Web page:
This subproject is one of many research subprojects utilizing the resources provided by a Center grant funded by NIH/NCRR. The subproject and investigator (PI) may have received primary funding from another NIH source, and thus could be represented in other CRISP entries. The institution listed is for the Center, which is not necessarily the institution for the investigator. Cell migration is a superb example of biological complexity, as it intertwines biochemical signaling networks with biophysical locomotory processes. While the myriad of molecular components and interactions continue to become identified, the challenge looms to integrate them all into the operation of cell migration as a dynamical system. We are using the Virtual Cell (VC) environment to enable simulations of the locomotory process. The VC is already able to simulate reaction-diffusion equations on the 3-D domains (cellular interior) of complex geometries. Thus, numerical simulation and visualization of a sub-model are being developed that incorporate spatio-temporal dynamics of essential regulatory molecules in the cytoplasm. This includes reaction-diffusion equations describing chemical kinetics, diffusion and transport of actin monomers, actin binding proteins and ions. As the next step, we are enabling VC to solve the reaction-advection-diffusion equations of cytoskeletal mechanics and adhesive system on the 3-D domains and their boundaries, respectively. In addition to incorporating the appropriate numerics infrastructure to deal with the new mathematical formalisms, a key challenge will be to develop graphical representations of the biophysics that can be deployed by the user to fully specify models within a mechanics-enabled problem domain. Such representations would be structured in terms of easily manipulatable sets of components consisting of the structures, molecules, and relevant interactions. Finally, we will expand the VC software in order to dynamically change the cellular geometry to account for the protrusion/retraction movements of the cellular surface. We will adapt finite element techniques to problems of cytoskeletal dynamics with changing geometries.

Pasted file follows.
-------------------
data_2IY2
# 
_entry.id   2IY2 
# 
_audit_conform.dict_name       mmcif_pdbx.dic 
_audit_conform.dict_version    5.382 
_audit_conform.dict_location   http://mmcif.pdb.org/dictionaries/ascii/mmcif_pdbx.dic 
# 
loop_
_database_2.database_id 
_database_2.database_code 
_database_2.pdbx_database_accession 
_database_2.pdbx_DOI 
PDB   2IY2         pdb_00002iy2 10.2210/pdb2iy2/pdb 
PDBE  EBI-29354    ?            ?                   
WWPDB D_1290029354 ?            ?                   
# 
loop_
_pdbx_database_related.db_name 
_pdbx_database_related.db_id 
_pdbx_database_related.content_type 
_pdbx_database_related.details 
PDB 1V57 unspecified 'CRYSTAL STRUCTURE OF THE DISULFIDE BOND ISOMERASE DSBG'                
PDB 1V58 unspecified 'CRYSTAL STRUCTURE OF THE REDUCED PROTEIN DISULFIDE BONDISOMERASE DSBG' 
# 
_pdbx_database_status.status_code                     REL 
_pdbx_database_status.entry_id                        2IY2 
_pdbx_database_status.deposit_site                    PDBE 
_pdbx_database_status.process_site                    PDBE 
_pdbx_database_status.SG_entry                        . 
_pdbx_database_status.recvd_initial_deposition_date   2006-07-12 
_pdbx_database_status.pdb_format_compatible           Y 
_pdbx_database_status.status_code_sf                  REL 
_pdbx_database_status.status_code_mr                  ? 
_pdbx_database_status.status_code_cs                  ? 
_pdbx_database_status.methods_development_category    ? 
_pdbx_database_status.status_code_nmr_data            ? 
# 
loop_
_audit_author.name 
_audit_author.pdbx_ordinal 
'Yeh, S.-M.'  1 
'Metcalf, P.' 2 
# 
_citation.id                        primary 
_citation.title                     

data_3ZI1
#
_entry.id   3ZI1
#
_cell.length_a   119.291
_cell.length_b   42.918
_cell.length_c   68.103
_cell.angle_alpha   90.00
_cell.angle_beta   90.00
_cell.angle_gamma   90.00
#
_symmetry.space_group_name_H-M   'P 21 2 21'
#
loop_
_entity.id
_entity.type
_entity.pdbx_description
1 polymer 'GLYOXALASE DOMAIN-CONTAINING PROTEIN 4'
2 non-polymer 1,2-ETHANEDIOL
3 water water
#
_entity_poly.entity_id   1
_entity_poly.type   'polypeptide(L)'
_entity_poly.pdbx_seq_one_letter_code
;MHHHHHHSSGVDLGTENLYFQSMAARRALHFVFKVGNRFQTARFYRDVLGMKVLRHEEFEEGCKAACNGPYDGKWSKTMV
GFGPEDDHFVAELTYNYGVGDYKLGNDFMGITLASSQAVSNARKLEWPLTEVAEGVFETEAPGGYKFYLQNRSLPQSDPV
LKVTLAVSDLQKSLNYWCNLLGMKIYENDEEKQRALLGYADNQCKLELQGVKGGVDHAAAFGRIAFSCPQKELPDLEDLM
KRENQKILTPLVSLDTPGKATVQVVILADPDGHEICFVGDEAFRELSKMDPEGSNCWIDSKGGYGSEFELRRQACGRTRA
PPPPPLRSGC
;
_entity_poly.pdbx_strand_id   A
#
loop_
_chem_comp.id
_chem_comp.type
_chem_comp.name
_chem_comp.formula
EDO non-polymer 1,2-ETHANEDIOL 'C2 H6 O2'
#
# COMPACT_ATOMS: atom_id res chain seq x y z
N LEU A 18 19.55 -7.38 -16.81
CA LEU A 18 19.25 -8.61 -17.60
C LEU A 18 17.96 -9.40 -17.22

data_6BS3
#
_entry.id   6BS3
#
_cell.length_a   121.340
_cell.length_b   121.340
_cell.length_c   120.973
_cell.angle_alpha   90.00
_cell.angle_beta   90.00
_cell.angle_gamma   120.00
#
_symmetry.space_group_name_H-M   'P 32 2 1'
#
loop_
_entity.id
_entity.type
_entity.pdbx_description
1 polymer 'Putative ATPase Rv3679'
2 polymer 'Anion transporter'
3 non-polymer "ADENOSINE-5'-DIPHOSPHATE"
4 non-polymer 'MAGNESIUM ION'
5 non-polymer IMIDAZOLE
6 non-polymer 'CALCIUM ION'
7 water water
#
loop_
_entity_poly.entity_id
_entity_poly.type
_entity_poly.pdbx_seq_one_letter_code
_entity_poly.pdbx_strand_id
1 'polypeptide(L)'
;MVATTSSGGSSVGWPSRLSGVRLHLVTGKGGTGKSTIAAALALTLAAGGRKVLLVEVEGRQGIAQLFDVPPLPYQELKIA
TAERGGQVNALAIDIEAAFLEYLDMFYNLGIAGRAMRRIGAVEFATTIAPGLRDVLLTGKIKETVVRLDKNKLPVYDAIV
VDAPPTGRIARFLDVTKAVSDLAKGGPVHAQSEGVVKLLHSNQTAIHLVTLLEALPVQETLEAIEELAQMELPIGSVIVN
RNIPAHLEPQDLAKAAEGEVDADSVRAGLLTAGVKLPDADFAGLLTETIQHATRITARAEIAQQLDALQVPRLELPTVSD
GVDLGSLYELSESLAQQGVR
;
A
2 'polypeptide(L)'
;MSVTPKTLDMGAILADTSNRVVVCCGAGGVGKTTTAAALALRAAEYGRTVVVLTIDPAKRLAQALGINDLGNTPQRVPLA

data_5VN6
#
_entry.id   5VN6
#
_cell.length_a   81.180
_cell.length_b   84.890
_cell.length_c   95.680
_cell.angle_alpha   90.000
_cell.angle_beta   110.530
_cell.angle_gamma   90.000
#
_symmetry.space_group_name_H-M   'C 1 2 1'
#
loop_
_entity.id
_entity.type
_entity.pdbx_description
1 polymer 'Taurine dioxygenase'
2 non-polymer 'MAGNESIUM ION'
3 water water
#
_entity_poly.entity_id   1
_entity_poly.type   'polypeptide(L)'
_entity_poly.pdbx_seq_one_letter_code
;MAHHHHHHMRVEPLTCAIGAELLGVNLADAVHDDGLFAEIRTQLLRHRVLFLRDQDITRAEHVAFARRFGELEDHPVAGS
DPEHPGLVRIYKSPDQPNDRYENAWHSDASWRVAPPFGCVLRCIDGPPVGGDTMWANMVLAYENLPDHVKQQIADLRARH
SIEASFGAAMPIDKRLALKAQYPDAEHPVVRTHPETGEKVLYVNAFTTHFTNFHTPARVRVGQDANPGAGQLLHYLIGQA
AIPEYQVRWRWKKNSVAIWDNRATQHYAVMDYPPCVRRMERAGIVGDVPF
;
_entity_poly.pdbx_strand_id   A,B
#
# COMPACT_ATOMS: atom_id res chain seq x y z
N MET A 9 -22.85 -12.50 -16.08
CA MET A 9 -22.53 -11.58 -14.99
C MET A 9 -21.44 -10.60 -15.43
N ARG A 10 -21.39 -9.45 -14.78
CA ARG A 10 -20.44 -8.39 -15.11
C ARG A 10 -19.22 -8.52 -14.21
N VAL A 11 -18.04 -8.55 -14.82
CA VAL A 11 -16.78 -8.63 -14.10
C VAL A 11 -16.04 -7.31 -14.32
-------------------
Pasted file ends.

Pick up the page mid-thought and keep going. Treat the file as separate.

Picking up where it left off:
Agency
National Institute of Health (NIH)
Institute
National Center for Research Resources (NCRR)
Type
Biotechnology Resource Grants (P41)
Project #
5P41RR013186-13
Application #
8169559
Study Section
Special Emphasis Panel (ZRG1-CB-L (40))
Project Start
2010-05-01
Project End
2011-04-30
Budget Start
2010-05-01
Budget End
2011-04-30
Support Year
13
Fiscal Year
2010
Total Cost
$81,571
Indirect Cost
Name
University of Connecticut
Department
Anatomy/Cell Biology
Type
Schools of Medicine
DUNS #
022254226
City
Farmington
State
CT
Country
United States
Zip Code
06030
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